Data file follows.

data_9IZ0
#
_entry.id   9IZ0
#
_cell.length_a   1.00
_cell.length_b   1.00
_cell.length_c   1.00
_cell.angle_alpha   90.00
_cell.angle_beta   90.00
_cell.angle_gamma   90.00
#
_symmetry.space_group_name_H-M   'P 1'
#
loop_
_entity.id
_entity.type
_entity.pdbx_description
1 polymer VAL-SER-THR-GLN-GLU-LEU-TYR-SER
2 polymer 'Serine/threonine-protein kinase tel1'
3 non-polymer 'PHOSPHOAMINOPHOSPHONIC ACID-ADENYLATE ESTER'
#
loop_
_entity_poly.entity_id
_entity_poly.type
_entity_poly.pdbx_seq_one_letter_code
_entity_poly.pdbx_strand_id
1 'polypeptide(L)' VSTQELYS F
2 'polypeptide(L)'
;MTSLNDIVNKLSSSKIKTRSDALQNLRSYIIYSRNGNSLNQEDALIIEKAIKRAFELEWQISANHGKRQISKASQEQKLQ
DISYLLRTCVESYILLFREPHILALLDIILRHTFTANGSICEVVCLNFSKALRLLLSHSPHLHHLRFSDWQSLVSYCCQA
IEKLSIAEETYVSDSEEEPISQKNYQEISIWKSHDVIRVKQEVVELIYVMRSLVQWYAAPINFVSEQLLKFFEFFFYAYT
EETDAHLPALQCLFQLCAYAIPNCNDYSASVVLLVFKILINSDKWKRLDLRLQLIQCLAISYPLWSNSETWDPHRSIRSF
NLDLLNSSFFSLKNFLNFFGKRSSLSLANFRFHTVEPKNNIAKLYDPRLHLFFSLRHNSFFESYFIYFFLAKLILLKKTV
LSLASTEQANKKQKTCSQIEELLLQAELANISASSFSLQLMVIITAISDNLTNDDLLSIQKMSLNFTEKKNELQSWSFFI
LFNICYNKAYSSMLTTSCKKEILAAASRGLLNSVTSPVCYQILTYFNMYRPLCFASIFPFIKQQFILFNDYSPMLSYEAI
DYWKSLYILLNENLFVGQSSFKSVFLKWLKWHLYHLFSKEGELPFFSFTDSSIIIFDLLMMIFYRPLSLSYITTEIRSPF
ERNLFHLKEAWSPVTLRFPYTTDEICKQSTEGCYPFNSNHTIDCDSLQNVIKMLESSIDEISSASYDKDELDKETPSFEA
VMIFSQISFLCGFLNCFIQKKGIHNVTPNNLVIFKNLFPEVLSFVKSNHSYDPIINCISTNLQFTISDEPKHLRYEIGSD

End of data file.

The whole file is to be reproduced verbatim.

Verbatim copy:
data_9IZ0
#
_entry.id   9IZ0
#
_cell.length_a   1.00
_cell.length_b   1.00
_cell.length_c   1.00
_cell.angle_alpha   90.00
_cell.angle_beta   90.00
_cell.angle_gamma   90.00
#
_symmetry.space_group_name_H-M   'P 1'
#
loop_
_entity.id
_entity.type
_entity.pdbx_description
1 polymer VAL-SER-THR-GLN-GLU-LEU-TYR-SER
2 polymer 'Serine/threonine-protein kinase tel1'
3 non-polymer 'PHOSPHOAMINOPHOSPHONIC ACID-ADENYLATE ESTER'
#
loop_
_entity_poly.entity_id
_entity_poly.type
_entity_poly.pdbx_seq_one_letter_code
_entity_poly.pdbx_strand_id
1 'polypeptide(L)' VSTQELYS F
2 'polypeptide(L)'
;MTSLNDIVNKLSSSKIKTRSDALQNLRSYIIYSRNGNSLNQEDALIIEKAIKRAFELEWQISANHGKRQISKASQEQKLQ
DISYLLRTCVESYILLFREPHILALLDIILRHTFTANGSICEVVCLNFSKALRLLLSHSPHLHHLRFSDWQSLVSYCCQA
IEKLSIAEETYVSDSEEEPISQKNYQEISIWKSHDVIRVKQEVVELIYVMRSLVQWYAAPINFVSEQLLKFFEFFFYAYT
EETDAHLPALQCLFQLCAYAIPNCNDYSASVVLLVFKILINSDKWKRLDLRLQLIQCLAISYPLWSNSETWDPHRSIRSF
NLDLLNSSFFSLKNFLNFFGKRSSLSLANFRFHTVEPKNNIAKLYDPRLHLFFSLRHNSFFESYFIYFFLAKLILLKKTV
LSLASTEQANKKQKTCSQIEELLLQAELANISASSFSLQLMVIITAISDNLTNDDLLSIQKMSLNFTEKKNELQSWSFFI
LFNICYNKAYSSMLTTSCKKEILAAASRGLLNSVTSPVCYQILTYFNMYRPLCFASIFPFIKQQFILFNDYSPMLSYEAI
DYWKSLYILLNENLFVGQSSFKSVFLKWLKWHLYHLFSKEGELPFFSFTDSSIIIFDLLMMIFYRPLSLSYITTEIRSPF
ERNLFHLKEAWSPVTLRFPYTTDEICKQSTEGCYPFNSNHTIDCDSLQNVIKMLESSIDEISSASYDKDELDKETPSFEA
VMIFSQISFLCGFLNCFIQKKGIHNVTPNNLVIFKNLFPEVLSFVKSNHSYDPIINCISTNLQFTISDEPKHLRYEIGSD